THOUSANDS of Wigan children’s lives are being blighted by family debt.
Nearly 10,000 households in the borough are failing to keep up with bills and repayments, according to a new report by The Children’s Society and StepChange Debt Charity. Latest figures show the number of Under-16s in a household where parents received benefits or tax credits and where income was 60 per cent less than the average wage was 11,995.
That means that just over 20 per cent of children in the Wigan borough are living in poverty.
But council chiefs say they are doing all they can to tackle the problem.
Alison McKenzie-Folan, director of customer transformation at Wigan Council, said: “We’ve developed a programme of support for people struggling with their finances.
“For example we have offered personal budgeting workshops and courses, are working with the Citizens’ Advice Bureau to give advice and support to families, and working with the Unify Credit Union who are offering low cost loans as alternative to door stop lenders.
“We’ve introduced a new counselling service for those with gambling problems and are tackling illegal money lending through enforcement.
“We support families with children aged under five through the local council tax reduction scheme and encourage all parents to take up services and support available to them such as free school meals.”
A national survey found almost two and a half million children across the country live in families owing a total of £4.8bn in bills and loans.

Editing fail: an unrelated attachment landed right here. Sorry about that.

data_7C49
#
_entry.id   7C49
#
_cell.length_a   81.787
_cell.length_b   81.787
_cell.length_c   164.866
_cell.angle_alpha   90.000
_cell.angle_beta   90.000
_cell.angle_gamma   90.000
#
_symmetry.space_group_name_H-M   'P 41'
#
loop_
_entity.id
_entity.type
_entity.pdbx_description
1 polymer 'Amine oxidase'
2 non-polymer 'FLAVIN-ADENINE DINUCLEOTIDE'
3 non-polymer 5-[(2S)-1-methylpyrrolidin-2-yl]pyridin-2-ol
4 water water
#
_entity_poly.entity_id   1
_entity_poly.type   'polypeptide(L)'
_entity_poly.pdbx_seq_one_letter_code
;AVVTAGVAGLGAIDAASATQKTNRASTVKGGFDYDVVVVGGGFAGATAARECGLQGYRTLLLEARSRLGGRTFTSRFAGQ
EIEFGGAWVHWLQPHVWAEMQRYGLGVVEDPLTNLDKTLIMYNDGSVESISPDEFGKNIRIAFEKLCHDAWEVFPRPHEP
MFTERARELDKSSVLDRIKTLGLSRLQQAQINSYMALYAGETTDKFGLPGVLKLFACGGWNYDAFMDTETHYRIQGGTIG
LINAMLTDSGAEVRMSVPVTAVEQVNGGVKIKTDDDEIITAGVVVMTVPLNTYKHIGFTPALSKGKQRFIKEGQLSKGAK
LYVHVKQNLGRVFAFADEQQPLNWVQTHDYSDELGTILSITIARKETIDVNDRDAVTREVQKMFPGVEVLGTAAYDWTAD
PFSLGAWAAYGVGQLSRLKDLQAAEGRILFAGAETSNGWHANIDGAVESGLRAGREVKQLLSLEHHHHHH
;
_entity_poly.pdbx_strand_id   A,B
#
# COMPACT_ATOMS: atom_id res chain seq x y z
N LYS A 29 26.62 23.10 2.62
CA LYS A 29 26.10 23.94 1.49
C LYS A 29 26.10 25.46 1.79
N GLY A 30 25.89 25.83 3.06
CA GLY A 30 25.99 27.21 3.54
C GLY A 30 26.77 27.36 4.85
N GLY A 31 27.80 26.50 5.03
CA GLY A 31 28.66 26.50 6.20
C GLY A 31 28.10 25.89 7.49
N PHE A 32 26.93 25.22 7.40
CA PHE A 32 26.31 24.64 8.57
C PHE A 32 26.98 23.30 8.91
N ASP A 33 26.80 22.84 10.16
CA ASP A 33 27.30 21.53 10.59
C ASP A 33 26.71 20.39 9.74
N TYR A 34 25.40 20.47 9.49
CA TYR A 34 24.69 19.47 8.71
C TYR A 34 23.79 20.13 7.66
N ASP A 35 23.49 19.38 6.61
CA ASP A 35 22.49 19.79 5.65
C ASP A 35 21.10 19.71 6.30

The percentage of households that fall below society’s minimum standard of living has increased sharply from 14 per cent to 33 per cent over the last 30 years, despite the size of the economy doubling.
Chief Executive of The Children’s Society Matthew Reed said: “Families in the North West are increasingly relying on debt as a way to make ends meet – but we’re in danger of ignoring the impact this is having on children now and in the future.
“We cannot allow children to pay the price of debt.
“With little savings to fall back on, it can take just one unexpected setback - like illness or being made redundant – to tip a family over the edge and into a debt trap that can feel impossible to escape from.
“This research exposes the shocking reality of parents lying awake at night worrying and unhappy children going without. Many families are feeling the squeeze and parents struggling on low wages are battling just to pay the bills.”